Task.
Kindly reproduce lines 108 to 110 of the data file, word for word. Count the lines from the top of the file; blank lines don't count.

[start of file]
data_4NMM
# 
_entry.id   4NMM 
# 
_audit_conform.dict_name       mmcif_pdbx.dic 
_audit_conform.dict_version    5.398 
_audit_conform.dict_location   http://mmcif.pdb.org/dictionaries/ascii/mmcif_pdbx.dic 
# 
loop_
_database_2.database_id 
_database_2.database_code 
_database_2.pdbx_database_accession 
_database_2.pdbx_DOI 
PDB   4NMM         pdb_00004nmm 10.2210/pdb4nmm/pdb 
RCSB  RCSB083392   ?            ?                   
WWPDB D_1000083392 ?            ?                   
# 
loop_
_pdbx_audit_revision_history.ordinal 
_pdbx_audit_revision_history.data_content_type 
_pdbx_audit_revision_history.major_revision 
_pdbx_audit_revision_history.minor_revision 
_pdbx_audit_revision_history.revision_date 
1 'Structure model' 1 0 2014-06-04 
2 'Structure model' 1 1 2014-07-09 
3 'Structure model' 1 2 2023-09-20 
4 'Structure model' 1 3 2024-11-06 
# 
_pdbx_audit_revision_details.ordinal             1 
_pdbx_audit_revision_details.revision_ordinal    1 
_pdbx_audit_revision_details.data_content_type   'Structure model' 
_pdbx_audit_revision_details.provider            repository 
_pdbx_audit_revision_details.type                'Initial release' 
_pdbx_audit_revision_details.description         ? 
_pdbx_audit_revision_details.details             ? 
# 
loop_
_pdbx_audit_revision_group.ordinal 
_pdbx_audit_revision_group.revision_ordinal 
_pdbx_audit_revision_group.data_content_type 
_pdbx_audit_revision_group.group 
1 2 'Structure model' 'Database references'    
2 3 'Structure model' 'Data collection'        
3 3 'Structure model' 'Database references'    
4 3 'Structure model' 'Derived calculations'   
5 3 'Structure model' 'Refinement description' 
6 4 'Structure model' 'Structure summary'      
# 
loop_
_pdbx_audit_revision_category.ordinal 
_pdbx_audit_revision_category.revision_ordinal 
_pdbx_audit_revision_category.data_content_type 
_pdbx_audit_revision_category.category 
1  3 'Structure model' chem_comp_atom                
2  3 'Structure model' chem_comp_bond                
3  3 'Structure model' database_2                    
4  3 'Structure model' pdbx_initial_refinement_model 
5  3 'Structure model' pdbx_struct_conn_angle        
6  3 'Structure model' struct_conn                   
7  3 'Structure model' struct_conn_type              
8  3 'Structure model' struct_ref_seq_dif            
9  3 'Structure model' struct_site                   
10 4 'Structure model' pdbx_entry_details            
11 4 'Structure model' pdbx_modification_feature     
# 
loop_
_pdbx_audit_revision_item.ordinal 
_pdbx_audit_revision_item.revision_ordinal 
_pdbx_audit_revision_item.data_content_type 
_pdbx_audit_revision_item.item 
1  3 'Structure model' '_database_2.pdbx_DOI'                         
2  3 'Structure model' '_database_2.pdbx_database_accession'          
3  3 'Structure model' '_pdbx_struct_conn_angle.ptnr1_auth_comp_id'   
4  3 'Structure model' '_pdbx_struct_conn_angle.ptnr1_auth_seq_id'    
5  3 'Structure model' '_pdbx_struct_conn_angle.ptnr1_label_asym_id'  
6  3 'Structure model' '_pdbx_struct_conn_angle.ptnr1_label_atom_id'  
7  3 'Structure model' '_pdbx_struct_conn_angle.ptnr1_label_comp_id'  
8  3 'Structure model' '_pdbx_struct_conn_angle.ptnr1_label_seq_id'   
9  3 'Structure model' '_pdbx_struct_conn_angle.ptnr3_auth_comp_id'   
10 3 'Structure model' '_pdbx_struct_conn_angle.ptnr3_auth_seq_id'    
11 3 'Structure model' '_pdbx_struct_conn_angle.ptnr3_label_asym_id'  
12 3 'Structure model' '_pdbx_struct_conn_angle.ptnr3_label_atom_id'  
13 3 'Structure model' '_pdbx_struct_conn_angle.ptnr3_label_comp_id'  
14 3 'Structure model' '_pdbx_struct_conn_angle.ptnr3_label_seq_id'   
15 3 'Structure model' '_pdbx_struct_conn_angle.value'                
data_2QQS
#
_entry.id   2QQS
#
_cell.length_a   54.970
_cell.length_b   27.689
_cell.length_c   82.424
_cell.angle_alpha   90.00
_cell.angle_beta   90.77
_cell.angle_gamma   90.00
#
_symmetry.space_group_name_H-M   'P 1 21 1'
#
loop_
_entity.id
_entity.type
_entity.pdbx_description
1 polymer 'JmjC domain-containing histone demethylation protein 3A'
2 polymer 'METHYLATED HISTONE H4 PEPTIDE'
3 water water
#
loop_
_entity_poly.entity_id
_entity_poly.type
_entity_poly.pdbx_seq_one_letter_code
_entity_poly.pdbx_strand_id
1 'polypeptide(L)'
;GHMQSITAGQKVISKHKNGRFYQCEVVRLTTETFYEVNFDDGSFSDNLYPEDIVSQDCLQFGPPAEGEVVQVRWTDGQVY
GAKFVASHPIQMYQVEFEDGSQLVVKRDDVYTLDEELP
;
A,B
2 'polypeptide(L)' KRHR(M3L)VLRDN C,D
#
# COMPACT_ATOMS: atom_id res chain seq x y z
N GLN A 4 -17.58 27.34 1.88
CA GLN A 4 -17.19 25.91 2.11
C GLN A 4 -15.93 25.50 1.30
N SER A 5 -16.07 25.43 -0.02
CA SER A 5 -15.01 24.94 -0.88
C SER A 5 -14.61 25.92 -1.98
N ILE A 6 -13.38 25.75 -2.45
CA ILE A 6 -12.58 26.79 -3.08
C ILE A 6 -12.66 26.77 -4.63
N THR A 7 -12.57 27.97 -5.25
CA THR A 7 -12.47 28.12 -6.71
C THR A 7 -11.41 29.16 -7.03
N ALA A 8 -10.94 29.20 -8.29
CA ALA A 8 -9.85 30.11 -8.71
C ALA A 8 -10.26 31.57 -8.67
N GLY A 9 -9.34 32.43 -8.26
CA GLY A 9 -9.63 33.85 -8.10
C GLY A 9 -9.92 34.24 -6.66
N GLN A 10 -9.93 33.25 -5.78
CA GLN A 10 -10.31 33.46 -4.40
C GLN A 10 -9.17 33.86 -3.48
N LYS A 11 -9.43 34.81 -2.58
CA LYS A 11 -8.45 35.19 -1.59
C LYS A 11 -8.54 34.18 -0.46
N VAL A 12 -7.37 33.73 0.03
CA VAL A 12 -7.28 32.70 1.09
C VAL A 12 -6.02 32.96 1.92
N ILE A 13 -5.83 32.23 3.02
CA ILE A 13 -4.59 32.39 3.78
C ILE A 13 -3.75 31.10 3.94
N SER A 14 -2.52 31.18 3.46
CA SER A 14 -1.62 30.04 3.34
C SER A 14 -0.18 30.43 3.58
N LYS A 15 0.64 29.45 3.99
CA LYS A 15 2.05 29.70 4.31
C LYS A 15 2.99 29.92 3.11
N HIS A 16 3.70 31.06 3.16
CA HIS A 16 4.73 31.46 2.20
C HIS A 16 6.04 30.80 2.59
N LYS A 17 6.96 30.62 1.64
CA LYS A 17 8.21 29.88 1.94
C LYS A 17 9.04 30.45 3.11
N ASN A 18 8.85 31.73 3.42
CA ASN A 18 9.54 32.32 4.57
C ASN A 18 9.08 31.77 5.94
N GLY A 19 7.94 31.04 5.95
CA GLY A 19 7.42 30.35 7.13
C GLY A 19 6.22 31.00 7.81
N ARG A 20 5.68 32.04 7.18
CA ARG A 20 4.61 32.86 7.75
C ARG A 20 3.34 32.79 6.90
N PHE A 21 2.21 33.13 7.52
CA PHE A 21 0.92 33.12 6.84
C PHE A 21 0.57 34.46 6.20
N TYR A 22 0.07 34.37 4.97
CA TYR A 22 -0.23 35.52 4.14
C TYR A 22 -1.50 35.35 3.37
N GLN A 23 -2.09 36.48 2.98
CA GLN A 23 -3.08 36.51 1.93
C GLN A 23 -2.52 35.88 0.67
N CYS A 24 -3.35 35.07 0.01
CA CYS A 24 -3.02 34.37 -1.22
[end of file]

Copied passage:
_entity_poly.entity_id
_entity_poly.type
_entity_poly.pdbx_seq_one_letter_code